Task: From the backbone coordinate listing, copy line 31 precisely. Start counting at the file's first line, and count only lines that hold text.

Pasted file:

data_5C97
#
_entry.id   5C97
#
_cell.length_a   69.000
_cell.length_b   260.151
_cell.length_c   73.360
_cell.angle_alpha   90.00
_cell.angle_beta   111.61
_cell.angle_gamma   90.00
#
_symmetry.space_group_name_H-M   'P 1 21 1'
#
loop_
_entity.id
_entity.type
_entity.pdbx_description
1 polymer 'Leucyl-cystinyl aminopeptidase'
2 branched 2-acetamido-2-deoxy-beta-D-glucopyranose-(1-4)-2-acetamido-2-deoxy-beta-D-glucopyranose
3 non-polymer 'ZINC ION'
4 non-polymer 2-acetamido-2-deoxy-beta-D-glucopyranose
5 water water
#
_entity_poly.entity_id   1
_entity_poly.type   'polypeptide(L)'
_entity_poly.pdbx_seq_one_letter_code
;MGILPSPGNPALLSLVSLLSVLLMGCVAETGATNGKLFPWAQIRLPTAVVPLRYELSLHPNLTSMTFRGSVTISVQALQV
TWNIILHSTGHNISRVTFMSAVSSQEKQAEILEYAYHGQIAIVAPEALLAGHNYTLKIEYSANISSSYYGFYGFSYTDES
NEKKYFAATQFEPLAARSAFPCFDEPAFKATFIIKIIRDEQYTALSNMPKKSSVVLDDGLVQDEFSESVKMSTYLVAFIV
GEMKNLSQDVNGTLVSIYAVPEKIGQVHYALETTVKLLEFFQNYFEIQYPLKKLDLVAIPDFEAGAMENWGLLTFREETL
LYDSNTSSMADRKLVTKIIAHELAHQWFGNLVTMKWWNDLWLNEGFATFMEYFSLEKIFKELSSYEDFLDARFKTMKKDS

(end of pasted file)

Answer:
LYDSNTSSMADRKLVTKIIAHELAHQWFGNLVTMKWWNDLWLNEGFATFMEYFSLEKIFKELSSYEDFLDARFKTMKKDS